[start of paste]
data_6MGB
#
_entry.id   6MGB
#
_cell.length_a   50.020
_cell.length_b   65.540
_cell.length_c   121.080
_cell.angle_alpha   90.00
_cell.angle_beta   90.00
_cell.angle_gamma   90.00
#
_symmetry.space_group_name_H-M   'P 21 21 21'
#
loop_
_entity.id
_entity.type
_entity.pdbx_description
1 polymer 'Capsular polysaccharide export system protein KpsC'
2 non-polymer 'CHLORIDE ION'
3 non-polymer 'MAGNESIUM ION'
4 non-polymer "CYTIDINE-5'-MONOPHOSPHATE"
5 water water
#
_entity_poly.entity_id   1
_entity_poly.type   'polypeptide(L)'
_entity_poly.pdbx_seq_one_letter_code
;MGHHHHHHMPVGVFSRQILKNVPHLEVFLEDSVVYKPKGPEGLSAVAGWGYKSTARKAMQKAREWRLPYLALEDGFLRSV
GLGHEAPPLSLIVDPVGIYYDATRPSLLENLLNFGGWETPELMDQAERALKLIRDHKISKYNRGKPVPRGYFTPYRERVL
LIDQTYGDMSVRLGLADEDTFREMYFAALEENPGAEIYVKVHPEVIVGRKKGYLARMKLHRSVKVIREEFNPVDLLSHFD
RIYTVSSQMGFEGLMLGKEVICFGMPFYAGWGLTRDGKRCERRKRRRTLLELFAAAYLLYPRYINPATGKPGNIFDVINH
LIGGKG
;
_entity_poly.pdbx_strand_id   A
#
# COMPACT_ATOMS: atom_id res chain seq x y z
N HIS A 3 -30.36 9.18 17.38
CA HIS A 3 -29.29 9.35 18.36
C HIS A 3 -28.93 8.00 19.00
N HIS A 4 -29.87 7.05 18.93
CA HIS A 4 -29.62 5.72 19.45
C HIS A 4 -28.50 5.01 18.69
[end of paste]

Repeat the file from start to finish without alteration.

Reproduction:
data_6MGB
#
_entry.id   6MGB
#
_cell.length_a   50.020
_cell.length_b   65.540
_cell.length_c   121.080
_cell.angle_alpha   90.00
_cell.angle_beta   90.00
_cell.angle_gamma   90.00
#
_symmetry.space_group_name_H-M   'P 21 21 21'
#
loop_
_entity.id
_entity.type
_entity.pdbx_description
1 polymer 'Capsular polysaccharide export system protein KpsC'
2 non-polymer 'CHLORIDE ION'
3 non-polymer 'MAGNESIUM ION'
4 non-polymer "CYTIDINE-5'-MONOPHOSPHATE"
5 water water
#
_entity_poly.entity_id   1
_entity_poly.type   'polypeptide(L)'
_entity_poly.pdbx_seq_one_letter_code
;MGHHHHHHMPVGVFSRQILKNVPHLEVFLEDSVVYKPKGPEGLSAVAGWGYKSTARKAMQKAREWRLPYLALEDGFLRSV
GLGHEAPPLSLIVDPVGIYYDATRPSLLENLLNFGGWETPELMDQAERALKLIRDHKISKYNRGKPVPRGYFTPYRERVL
LIDQTYGDMSVRLGLADEDTFREMYFAALEENPGAEIYVKVHPEVIVGRKKGYLARMKLHRSVKVIREEFNPVDLLSHFD
RIYTVSSQMGFEGLMLGKEVICFGMPFYAGWGLTRDGKRCERRKRRRTLLELFAAAYLLYPRYINPATGKPGNIFDVINH
LIGGKG
;
_entity_poly.pdbx_strand_id   A
#
# COMPACT_ATOMS: atom_id res chain seq x y z
N HIS A 3 -30.36 9.18 17.38
CA HIS A 3 -29.29 9.35 18.36
C HIS A 3 -28.93 8.00 19.00
N HIS A 4 -29.87 7.05 18.93
CA HIS A 4 -29.62 5.72 19.45
C HIS A 4 -28.50 5.01 18.69